$\displaystyle l(t) = \int_0^t \vert c '(s) \vert ds

which we read as the length $ l(t)$ of the curve (path) $ c$ is the sum (the integral sign $ \int$ is a German 's' standing for sum) of the speed of the curve, denoted $ \vert c '(s)\vert$, multiplied by a really small length of time, denoted $ ds$. The the term $ l(t)$ just means we measure the path from time 0 to time $ t$. Anyway, the what we get out of this discussion is that only need to know the velocity at every point. The velocity at every point can be considered as a vector (arrow) indicating where we are going (direction) and at what speed. It is tangent to our path because it tells us which direction to move. And it is only defined at each point. We just need to be able to measure these velocities and then we can compute lengths of curves. Thus we need to be able to measure the length of vectors at every point. This is what a Riemannian metric does. It provides us with a way of measuring vectors at every point. Since these are local things and we understand what vectors at different points in Euclidean space are, we can do the same things on manifolds, since locally they look like Euclidean space. So the Riemannian metric is a function defined at every point that takes two vectors and gives a number. Technically, a Riemannian metric must be a symmetric bilinear form (otherwise it is called a Finsler metric). This condition isn't too important for us to understand at this point, but it is easy to state so why don't we do it anyway. We express the Riemannian metric as $ g$ and we express vectors at a point $ p$ in our manifold as $ V_p,W_p,U_p$. then we can measure quantities like $ g(V_p,W_p)$. The fact that is symmetric means:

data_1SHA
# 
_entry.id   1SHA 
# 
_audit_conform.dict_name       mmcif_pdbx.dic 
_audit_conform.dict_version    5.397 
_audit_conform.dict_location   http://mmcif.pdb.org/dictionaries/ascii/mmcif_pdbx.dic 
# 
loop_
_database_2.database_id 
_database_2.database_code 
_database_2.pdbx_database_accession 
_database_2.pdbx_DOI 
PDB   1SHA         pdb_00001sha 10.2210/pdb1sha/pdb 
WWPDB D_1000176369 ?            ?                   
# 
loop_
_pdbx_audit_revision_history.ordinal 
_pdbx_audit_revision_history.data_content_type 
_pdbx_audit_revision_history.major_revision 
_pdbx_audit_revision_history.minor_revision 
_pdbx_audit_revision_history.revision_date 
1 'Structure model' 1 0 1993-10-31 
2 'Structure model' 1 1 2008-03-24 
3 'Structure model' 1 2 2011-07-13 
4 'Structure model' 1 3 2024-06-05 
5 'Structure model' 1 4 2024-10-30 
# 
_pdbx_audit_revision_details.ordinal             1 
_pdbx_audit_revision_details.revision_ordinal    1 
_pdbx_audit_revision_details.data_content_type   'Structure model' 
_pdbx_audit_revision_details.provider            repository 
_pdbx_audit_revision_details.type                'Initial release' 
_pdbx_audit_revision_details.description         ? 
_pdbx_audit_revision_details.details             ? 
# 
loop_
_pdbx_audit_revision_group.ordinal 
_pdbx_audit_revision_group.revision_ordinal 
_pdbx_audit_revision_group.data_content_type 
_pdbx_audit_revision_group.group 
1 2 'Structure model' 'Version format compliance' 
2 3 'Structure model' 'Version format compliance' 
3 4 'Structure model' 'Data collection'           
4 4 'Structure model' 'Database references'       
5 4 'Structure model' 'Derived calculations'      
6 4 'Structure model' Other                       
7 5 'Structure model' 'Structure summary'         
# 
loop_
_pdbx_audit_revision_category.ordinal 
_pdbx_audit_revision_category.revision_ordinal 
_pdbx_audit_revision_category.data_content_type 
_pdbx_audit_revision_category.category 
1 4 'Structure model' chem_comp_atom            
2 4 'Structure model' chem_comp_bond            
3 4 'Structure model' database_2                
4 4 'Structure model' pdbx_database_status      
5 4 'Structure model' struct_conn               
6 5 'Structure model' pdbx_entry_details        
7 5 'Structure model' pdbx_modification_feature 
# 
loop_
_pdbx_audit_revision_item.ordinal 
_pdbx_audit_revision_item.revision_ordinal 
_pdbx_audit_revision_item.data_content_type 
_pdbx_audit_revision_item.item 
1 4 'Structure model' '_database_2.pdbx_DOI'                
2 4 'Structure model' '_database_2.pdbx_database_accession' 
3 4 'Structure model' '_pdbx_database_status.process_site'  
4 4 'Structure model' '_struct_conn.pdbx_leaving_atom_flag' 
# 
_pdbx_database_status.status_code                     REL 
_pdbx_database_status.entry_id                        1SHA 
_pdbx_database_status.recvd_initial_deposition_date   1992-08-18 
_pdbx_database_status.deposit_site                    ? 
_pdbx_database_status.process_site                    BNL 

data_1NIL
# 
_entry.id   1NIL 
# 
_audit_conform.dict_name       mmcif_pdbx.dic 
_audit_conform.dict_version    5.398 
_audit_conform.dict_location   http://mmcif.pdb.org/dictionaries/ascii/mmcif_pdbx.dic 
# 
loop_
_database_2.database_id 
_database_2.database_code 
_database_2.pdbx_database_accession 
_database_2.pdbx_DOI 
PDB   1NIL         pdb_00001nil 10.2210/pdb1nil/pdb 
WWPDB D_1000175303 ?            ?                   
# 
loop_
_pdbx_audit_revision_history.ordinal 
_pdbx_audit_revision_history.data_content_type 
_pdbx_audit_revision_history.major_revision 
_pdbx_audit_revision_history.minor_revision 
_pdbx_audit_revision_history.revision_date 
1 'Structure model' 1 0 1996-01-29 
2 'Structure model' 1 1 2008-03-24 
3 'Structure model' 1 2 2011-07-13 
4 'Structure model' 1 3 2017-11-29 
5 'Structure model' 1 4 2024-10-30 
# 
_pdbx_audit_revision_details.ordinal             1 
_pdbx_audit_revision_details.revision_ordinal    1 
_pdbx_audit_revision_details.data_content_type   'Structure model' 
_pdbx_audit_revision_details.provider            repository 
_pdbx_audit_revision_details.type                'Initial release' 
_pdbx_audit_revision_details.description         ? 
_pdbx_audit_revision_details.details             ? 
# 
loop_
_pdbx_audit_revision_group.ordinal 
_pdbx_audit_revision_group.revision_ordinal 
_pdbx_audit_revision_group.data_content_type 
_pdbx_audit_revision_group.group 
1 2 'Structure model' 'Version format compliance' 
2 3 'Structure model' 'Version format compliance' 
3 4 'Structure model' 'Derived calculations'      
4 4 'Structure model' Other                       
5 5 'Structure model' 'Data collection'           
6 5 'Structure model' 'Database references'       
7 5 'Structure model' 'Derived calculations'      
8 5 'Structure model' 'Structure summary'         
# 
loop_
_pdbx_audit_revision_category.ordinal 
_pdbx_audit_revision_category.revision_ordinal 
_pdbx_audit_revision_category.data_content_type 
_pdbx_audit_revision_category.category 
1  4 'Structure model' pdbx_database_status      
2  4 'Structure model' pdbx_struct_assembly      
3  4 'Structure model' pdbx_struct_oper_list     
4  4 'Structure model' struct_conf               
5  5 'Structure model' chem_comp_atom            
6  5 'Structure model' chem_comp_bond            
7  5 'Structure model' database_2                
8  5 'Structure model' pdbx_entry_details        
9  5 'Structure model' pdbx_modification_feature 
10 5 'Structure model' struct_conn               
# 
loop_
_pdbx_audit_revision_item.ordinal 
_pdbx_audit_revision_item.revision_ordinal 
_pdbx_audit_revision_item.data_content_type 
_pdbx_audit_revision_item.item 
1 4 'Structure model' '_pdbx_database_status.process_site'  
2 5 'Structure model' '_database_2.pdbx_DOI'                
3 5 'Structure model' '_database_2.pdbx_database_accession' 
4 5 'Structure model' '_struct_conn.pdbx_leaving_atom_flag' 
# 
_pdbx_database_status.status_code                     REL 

$\displaystyle g(V_p,W_p) = g(W_p,V_p)

and bilinearity (when coupled with symmetry) is the following condition:

$\displaystyle g(V_p + W_p,U_p) = g(V_p,U_p) + g(W_p,U_p)

But you probably don't have to understand this too much. I just get carried away sometimes. So the important thing is that the Riemannian metric gives us a way to measure lengths of vectors at each point in the manifold, and also gives us a way of measuring lengths on the manifold.
next up previous
Next: Curvature Up: An Overview of My Previous: What is a manifold?
David Glickenstein 2003-12-07